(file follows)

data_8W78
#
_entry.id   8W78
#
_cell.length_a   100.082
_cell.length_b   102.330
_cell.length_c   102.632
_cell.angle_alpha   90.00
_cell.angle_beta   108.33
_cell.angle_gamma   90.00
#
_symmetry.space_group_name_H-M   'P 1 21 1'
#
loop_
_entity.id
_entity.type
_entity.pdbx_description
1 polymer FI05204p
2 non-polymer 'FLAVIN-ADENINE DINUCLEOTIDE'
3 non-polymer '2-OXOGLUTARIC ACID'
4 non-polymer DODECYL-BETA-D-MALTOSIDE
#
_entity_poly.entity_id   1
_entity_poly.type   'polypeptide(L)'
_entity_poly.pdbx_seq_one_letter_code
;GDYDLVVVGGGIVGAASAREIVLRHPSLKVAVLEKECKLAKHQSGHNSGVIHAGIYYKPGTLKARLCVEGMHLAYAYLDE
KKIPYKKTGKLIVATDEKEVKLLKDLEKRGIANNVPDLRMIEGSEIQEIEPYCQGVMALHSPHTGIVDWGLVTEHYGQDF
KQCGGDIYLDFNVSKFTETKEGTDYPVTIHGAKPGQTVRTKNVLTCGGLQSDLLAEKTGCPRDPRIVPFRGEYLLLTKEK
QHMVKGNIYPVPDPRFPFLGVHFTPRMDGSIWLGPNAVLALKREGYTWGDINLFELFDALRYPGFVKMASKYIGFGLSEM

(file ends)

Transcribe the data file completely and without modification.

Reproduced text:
data_8W78
#
_entry.id   8W78
#
_cell.length_a   100.082
_cell.length_b   102.330
_cell.length_c   102.632
_cell.angle_alpha   90.00
_cell.angle_beta   108.33
_cell.angle_gamma   90.00
#
_symmetry.space_group_name_H-M   'P 1 21 1'
#
loop_
_entity.id
_entity.type
_entity.pdbx_description
1 polymer FI05204p
2 non-polymer 'FLAVIN-ADENINE DINUCLEOTIDE'
3 non-polymer '2-OXOGLUTARIC ACID'
4 non-polymer DODECYL-BETA-D-MALTOSIDE
#
_entity_poly.entity_id   1
_entity_poly.type   'polypeptide(L)'
_entity_poly.pdbx_seq_one_letter_code
;GDYDLVVVGGGIVGAASAREIVLRHPSLKVAVLEKECKLAKHQSGHNSGVIHAGIYYKPGTLKARLCVEGMHLAYAYLDE
KKIPYKKTGKLIVATDEKEVKLLKDLEKRGIANNVPDLRMIEGSEIQEIEPYCQGVMALHSPHTGIVDWGLVTEHYGQDF
KQCGGDIYLDFNVSKFTETKEGTDYPVTIHGAKPGQTVRTKNVLTCGGLQSDLLAEKTGCPRDPRIVPFRGEYLLLTKEK
QHMVKGNIYPVPDPRFPFLGVHFTPRMDGSIWLGPNAVLALKREGYTWGDINLFELFDALRYPGFVKMASKYIGFGLSEM